Water from fog
Water from fog
A NGO of Morocco and the German Water Foundation together with the fog by the mesh on the shores of the Bustemjiga hill on the edge of the Sahara Desert created water from fog.
it refers to the collection of water from fog using large pieces of vertical canvas to make the fog-droplets flow down towards a trough below the canvas, known as a fog fence.
Through a process known as condensation, atmospheric water vapour from the air naturally condenses on cold surfaces into droplets of liquid water known as dew. The phenomenon is most observable on thin, flat, exposed objects including plant leaves and blades of grass. As the exposed surface cools by radiating its heat to the sky, atmospheric moisture condenses at a rate greater than that of which it can evaporate, resulting in the formation of water droplets.
The organized collection of dew or condensation through natural or assisted processes is an ancient practice, from the small-scale drinking of pools of condensation collected in plant stems (still practised today by survivalists), to large-scale natural irrigation without rain falling, such as in the Atacama and Namib desert. Several man-made devices such as antique stone piles in Ukraine, medieval “dew ponds” in southern England or volcanic stone covers on the fields of Lanzarote have all been thought to be possible dew-catching devices.
In the mid-1980s, the Meteorological Service of Canada (MSC) began constructing and deploying large fog collecting devices on Mount Sutton in Quebec. These simple tools consisted of a large piece of canvas (generally 12 m long and 4 m high) stretched between two 6 m wooden poles held up by guide wires, with a long trough underneath. Water would condense out of the fog onto the canvas, coalesce into droplets, and then slide down to drip off of the bottom of the canvas and into the collecting trough below.
Dar Si Hmad
Mahdi Lafram from the Dar Si Hmad team talking about fog harvesting
In March 2015 Dar Si Hmad (DSH), a Moroccan NGO, built the world’s largest fog-collection and distribution system in the Anti-Atlas Mountains. The region DSH worked in is water-poor, but abundant fog drapes the area 6 months out of the year. DSH’s system also included technology that allowed reporting and monitoring of the water system via SMS message. These capabilities were crucial in dealing with the effects Fog Collection had on the social fabric of these rural areas. According to MIT researchers, the Fog Collection methods implemented by DSH have “improved the fog-collecting efficiency by about five hundred per cent.”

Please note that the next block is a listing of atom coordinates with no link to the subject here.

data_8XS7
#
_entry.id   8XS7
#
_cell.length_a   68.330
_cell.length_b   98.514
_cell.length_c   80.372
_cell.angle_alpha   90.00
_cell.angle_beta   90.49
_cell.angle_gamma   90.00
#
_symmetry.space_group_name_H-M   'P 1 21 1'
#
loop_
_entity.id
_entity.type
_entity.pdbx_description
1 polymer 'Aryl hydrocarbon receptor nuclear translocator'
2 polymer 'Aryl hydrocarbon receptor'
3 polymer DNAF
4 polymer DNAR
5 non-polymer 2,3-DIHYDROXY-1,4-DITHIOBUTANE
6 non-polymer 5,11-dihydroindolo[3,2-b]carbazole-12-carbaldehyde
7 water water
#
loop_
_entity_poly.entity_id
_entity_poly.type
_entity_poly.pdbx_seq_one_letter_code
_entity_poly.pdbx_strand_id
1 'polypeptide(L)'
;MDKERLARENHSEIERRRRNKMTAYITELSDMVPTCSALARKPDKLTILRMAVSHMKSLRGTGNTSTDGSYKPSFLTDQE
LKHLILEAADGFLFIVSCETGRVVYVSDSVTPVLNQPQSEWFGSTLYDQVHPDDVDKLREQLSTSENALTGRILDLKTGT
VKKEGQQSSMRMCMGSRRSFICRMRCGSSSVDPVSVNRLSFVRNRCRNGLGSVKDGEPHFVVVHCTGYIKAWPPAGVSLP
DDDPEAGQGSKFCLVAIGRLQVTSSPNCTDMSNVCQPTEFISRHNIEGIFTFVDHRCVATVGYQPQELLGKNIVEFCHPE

Despite the apparent failure of the fog collection project in Chungungo, the method has already caught on in various localities around the world.Nowadays the International Organization for Dew Utilization organization is working on foil-based effective condensers for regions where rain or fog cannot cover water needs throughout the year. Shortly after the initial success of the project, researchers from the various participating organizations formed the nonprofit organization FogQuest, which has set up operational facilities in Yemen and central Chile, while still others are under evaluation in Guatemala, Haiti, and Nepal, this time with much more emphasis on the continuing involvement of the communities in the hopes that the projects will last well into the future. Villages in a total of 25 countries worldwide now operate fog collection facilities. There is also still potential for the systems to be used to establish dense vegetation on previously arid grounds. Overall, it appears that the inexpensive collectors will continue to flourish.
original article : from Wiki